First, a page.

Impact of changing exchange rates not yet fully 'in sync' with economic theory

September 2013 was a relatively good month for air cargo worldwide: a 1.2% volume increase over September 2012, was accompanied by a 1.6% USD-yield improvement over August 2013. This marked the second consecutive month-over-month yield increase since July. The volume growth was entirely thanks to the airlines’ performance in specified cargo, particularly in perishables. This sector, accounting for almost 60% of all specified cargo, showed a big plus of 6.5% year-over-year. The biggest USD-yield increase went to the category VUN cargo: 3.9% above August. Interesting detail: the 10 largest city pairs together realized a volume growth of 4.1% Y-o-Y, coupled with a 2.9% yield increase over August, well above the worldwide average.

Rates of exchange have been rather volatile over the past two years, leading to a drastic devaluation for a number of currencies. Announcements about monetary policy change in Europe and the United States added a lot to the already existing unrest. This month, we try to get some feel for the impact of these developments. We looked at six countries. Over the past 24 months, the Australian dollar (AUD), Japanese yen (JPY), Indian rupee (INR), Turkish pound (TRY), South African rand (ZAR) and Brazilian real (BRL) all took a beating, resulting in September 2013 rates of exchange (‘RoX”) that were much lower than two years before. The ‘best’ of the six currencies (AUD) lost 9% of its USD-value, the ‘worst’ (INR) a stunning 25%.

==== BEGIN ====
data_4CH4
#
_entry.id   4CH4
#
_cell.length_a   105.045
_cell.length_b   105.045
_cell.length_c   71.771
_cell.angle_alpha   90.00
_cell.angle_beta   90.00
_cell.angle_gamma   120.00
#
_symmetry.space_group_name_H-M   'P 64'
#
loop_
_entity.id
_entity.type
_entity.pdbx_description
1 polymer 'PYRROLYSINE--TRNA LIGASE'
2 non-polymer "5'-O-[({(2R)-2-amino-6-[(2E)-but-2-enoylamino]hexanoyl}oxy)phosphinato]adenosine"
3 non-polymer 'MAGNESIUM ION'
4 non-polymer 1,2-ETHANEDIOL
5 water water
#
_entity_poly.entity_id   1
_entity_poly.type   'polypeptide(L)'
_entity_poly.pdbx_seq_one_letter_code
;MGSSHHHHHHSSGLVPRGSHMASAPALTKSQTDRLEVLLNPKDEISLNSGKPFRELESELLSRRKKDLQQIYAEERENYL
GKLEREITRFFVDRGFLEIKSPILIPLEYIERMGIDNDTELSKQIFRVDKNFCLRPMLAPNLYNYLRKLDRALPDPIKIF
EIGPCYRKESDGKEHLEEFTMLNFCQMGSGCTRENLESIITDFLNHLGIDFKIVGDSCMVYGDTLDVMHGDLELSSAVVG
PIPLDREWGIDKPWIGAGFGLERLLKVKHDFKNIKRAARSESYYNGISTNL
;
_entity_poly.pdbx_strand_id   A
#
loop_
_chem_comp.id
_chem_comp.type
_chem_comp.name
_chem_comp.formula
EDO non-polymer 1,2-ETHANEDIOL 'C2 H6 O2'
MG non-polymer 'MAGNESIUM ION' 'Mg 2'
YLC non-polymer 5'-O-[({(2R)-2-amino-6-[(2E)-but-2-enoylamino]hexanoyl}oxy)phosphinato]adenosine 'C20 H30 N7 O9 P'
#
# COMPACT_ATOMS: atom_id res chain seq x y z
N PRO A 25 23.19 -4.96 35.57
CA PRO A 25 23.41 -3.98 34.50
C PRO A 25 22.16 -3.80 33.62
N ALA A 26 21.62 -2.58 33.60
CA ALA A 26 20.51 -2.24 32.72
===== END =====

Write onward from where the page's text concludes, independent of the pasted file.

A drop in a country’s exchange rates should boost exports and slow imports. As far as air cargo is concerned, this was indeed the case in 4 of the 6 countries: in the first three quarters of 2013 Australia, South Africa and India followed the textbook by increasing their outbound and decreasing their inbound volumes, compared with the same period in 2012. In doing so, they also reduced the imbalance in traffic to/from their country: Australia strongly and South Africa moderately. Turkey followed a slightly different path: strong growth in outbound was accompanied by slower growth in inbound air cargo. Japan and Brazil did not conform to the theory. Japan contracted in both outbound (-14%) and inbound (-6%) air cargo, whilst Brazil lost in outbound (-12%), but gained in inbound (+8%)!

Substantial RoX-variations may lead to a substantial impact on overall yields and revenues.

Take the case of Australia: outbound yields, measured in USD, dropped by 17% in September compared to the same month last year. But in Aussie dollars the figure looked less dramatic: -7%. Total outbound revenue increased by 2.5 % in USD, but by almost 8% in AUD. India was less fortunate: a very strong drop in the rupee was not compensated for by a strong rise in local yields: in September 2013 they were only 2% higher than two years before. This suggests serious challenges in the Indian air cargo market. On the brighter side, Turkey (fully) and South Africa (almost) managed to offset the adverse circumstances with an increase in local yields.

This leaves Brazil and Japan as the air cargo markets much in difficulties over the past nine months. Both suffered serious drops in volumes and local yields. Could they hope that the worst may be behind them? Whilst Japan will take heart from the improving figures of the past few months, the Brazilian market still waits for signs of a turnaround.